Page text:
Sometimes writers have the complete opposite problem of writer’s block. As in, their brains won’t shut down and starts churning out all these good ideas that you want to follow through on and can’t because there are only so many hours in a week (I like my sleep, people).

For example, I’m still working on my superhero novel (Story 1). I still have a ways to go on that, unfortunately, but as I drifted off to sleep the other night, an idea popped into my head for a twist on a ghost and witch story (Story 2). When I started gathering ideas for that, I went back into an old novel I’d started a year or so back (Story 3). When I actually started reading what I had, however, I actually liked the story I’d been building (sort of a witchy murder mystery thriller) and decided that I didn’t want to fold that into Story 2. Oh–and I’m still getting hit with various ideas when I want to start working on the second book in the Gifted series! How does one prevent their brain from exploding again?!

So. Now I have 3 story ideas that I love and want to build on. This is where I need to be careful–writers tend to get overwhelmed when inspired because our brains are moving so fast on character development, plot twists, particular scenes or phrases, and the like. For example, I learned that I must really love the name Penelope–because I’ve got a character in Story 3 named Penny and a character in Story 2 named Penelope! So now I need to change one of the names, which means I may need to change other things in the story if I’ve built something around that name or its meaning. I need to make my stories discernibly different from one another to prevent reader confusion (or aggravation) and especially to keep everyone from assuming I work on some kind of formula (because I definitely don’t).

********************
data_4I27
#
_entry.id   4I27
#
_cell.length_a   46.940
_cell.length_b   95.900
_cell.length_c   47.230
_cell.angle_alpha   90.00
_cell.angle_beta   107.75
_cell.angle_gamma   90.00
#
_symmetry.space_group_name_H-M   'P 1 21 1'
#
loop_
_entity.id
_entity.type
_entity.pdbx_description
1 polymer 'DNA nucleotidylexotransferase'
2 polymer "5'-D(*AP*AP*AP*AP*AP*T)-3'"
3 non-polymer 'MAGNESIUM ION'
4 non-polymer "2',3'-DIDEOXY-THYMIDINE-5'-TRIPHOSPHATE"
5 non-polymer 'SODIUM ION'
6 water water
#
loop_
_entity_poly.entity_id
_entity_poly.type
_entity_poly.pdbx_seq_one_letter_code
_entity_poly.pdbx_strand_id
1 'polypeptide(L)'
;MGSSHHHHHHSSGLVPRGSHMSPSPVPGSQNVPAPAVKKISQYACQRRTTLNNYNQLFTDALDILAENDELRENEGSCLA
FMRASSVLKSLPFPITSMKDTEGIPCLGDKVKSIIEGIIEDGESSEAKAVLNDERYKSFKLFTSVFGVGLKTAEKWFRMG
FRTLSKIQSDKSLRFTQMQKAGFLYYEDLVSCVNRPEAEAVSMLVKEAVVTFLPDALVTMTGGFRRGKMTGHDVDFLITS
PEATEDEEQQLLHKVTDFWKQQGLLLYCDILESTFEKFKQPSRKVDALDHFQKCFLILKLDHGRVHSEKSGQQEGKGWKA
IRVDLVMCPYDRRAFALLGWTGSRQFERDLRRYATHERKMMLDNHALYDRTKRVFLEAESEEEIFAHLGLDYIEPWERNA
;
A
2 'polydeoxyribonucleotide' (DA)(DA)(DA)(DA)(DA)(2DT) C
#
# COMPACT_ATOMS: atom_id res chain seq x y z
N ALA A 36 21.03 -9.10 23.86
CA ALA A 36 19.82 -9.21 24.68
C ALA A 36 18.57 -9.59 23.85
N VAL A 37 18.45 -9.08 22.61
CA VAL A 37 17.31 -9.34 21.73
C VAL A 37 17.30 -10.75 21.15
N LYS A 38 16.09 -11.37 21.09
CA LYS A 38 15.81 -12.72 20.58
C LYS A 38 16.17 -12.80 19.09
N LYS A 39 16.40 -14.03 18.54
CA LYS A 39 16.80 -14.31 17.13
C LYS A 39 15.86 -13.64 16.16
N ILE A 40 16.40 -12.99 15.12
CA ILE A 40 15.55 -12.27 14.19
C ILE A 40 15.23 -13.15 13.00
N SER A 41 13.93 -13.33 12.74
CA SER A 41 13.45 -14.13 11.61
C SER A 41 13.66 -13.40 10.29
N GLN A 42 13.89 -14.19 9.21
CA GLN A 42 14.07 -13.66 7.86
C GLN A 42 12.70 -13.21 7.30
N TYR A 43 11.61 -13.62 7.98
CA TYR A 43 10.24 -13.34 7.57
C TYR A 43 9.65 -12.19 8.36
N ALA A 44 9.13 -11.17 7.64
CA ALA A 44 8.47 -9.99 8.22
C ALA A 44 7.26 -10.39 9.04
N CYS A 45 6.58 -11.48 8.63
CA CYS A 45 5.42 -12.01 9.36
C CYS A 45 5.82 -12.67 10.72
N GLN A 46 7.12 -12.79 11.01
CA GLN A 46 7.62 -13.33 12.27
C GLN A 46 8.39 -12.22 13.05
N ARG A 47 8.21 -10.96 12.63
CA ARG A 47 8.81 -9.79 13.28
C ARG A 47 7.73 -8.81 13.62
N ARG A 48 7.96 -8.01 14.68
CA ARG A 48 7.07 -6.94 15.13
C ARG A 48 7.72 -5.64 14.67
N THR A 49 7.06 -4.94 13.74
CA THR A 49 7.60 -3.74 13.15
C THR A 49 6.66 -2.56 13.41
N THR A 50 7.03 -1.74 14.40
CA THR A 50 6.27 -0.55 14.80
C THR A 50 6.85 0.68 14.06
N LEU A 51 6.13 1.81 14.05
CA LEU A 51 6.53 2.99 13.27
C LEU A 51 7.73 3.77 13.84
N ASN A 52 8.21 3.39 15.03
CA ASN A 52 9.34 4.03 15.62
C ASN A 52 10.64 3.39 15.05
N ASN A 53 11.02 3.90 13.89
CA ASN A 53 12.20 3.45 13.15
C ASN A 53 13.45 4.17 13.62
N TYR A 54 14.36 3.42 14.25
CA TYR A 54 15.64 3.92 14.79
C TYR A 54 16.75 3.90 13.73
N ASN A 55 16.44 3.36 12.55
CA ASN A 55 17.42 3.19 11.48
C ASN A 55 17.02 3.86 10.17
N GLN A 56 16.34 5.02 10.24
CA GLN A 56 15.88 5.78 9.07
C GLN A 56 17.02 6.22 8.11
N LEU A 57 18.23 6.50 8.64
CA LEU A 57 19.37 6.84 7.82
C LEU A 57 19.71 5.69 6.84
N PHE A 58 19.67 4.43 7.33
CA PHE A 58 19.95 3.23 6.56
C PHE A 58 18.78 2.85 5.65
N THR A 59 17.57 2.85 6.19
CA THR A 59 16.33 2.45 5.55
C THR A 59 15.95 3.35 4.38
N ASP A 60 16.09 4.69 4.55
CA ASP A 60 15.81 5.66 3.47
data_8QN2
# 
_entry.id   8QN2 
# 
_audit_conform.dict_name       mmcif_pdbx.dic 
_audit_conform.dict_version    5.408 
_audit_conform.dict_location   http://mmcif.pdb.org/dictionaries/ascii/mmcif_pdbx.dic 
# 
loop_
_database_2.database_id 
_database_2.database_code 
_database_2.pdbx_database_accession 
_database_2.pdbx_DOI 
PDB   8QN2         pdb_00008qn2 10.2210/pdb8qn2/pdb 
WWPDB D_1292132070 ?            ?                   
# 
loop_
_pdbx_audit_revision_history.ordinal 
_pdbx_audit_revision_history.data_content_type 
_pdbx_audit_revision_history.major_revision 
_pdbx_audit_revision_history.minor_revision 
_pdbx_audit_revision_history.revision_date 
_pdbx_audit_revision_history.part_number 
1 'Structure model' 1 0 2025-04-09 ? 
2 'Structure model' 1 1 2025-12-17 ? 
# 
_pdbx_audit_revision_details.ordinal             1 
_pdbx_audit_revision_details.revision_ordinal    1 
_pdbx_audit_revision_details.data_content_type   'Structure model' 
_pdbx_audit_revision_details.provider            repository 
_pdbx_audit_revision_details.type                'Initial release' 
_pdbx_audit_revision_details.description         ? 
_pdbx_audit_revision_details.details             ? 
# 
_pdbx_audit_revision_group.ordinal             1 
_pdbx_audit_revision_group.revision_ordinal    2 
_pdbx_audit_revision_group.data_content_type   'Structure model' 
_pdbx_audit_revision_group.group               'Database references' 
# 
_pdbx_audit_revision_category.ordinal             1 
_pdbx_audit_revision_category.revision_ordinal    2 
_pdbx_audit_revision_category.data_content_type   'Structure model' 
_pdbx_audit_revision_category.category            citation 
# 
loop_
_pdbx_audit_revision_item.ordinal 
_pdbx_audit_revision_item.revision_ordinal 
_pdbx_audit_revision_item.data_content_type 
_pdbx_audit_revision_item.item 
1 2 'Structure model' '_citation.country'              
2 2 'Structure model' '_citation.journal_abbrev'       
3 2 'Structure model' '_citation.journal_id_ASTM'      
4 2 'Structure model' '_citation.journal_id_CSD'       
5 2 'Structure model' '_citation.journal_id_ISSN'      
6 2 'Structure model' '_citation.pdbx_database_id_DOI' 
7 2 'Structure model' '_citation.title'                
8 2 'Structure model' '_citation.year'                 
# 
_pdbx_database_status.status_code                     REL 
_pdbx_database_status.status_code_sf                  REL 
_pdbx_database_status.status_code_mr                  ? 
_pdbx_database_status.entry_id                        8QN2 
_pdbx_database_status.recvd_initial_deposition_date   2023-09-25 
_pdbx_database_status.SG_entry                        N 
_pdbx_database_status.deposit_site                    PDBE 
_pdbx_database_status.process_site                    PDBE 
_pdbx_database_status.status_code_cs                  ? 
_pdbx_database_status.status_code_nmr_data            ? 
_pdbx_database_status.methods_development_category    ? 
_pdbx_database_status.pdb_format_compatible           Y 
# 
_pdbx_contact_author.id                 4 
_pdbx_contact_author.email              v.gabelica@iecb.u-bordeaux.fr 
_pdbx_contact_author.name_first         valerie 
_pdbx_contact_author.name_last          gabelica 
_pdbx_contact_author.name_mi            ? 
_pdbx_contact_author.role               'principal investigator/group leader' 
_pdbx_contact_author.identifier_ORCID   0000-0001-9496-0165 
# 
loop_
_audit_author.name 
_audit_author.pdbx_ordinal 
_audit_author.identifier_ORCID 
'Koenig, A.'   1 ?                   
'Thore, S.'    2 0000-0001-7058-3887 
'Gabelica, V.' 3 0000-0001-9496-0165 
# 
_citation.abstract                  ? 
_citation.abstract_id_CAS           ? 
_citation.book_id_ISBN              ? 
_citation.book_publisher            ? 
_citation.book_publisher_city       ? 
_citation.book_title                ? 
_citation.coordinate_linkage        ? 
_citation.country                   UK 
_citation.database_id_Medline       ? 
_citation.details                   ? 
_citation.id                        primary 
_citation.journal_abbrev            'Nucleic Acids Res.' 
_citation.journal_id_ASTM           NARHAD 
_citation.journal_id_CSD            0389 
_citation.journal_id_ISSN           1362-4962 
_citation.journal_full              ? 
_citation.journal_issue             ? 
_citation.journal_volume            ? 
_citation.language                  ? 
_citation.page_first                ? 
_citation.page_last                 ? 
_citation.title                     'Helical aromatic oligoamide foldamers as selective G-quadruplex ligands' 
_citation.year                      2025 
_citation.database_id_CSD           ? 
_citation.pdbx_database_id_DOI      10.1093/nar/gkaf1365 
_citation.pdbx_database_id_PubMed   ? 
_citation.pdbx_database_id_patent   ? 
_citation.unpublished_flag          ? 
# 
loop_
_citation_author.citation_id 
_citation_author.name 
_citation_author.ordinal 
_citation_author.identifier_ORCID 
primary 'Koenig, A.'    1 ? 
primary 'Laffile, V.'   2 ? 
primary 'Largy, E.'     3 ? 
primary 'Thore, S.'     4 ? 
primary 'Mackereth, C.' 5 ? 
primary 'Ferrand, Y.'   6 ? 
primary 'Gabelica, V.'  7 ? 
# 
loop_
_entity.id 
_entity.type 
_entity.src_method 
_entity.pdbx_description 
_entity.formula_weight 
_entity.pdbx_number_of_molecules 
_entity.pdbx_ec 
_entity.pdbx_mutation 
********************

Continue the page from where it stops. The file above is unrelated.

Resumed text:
I also know that I shouldn’t be writing them all at the same time. There lies my problem–when hit with inspiration, I want to write down everything I can to save myself time and of course get it all out on paper for later referencing. But next thing you know, it’s a month later and you’ve worked on Story 2 so long that Story 1 feels neglected and sad and now you have TWO half-assed manuscripts instead of one full one. It’s especially bad when I feel stuck in another story with the plot–I move on to something I CAN write out and next thing you know, you haven’t touched the first story in months. Considering I’ve been telling everyone my next story is this Super Nova title, maybe I need to get control of the story situation and focus on one thing at a time.

I still don’t want to forget what I’ve come up with for the next title, though. So what do you do? I immediately write everything I think is pertinent. But then I set it aside and go back to finish the first story. I have to force myself to do it sometimes, especially when I’m inspired for another piece, but I know I don’t want to end up with 3 half-finished manuscripts – only to come up with ANOTHER story idea I want to work on, sidetracking me even more. It’s a vicious cycle, no? It’s about your focus–setting aside time to really concentrate on one idea at a time, putting your entire everything into it before moving on to the Next Great Project.

Some of it, of course, might not pan out, despite your thinking right now that it’s the greatest storyline ever thought up. And we have to keep in mind that there might already be several books out with similar plots or worlds, which means you may have to scrap it for fear of copycat syndrome (or you can call it your “fan fiction” and make a million dollars. I hear it’s been known to happen). In the end, that’s what I’d call quality–you can churn out 100 ideas, but sometimes there’s only going to be one great idea that sticks. One sounds like a fabulous book now might fall apart later–yet another reason to work one one thing at a time to make sure you’re producing the best work you can, as well as keeping an eye on the market to prevent oversaturation of your genre.

What do you do when too many good ideas hit you at once? How do you separate them from one another? And if you need more help with this, Writer’s Digest has a great article to consider our “Too Many Great Ideas” problem.

Indie Marketing: Be the Turtle, Not the Hare

Gifted has been out for just over a week now and I feel like I’ve done a pretty bang-up job of not hovering over my computer screen, begging for reviews and sales numbers. In fact, I’m kinda the opposite, perhaps alarmingly laidback about it. I keep reading (and now repeating) that indie publishing, and with it the sales, is a marathon, not a race. I can sprint to the finish line as fast as I want, but that doesn’t mean anything will come of it. Even if I somehow made a thousand dollars in a month, that doesn’t prevent an immediate drop to nothing after the first month of release. It’s like a slow burn.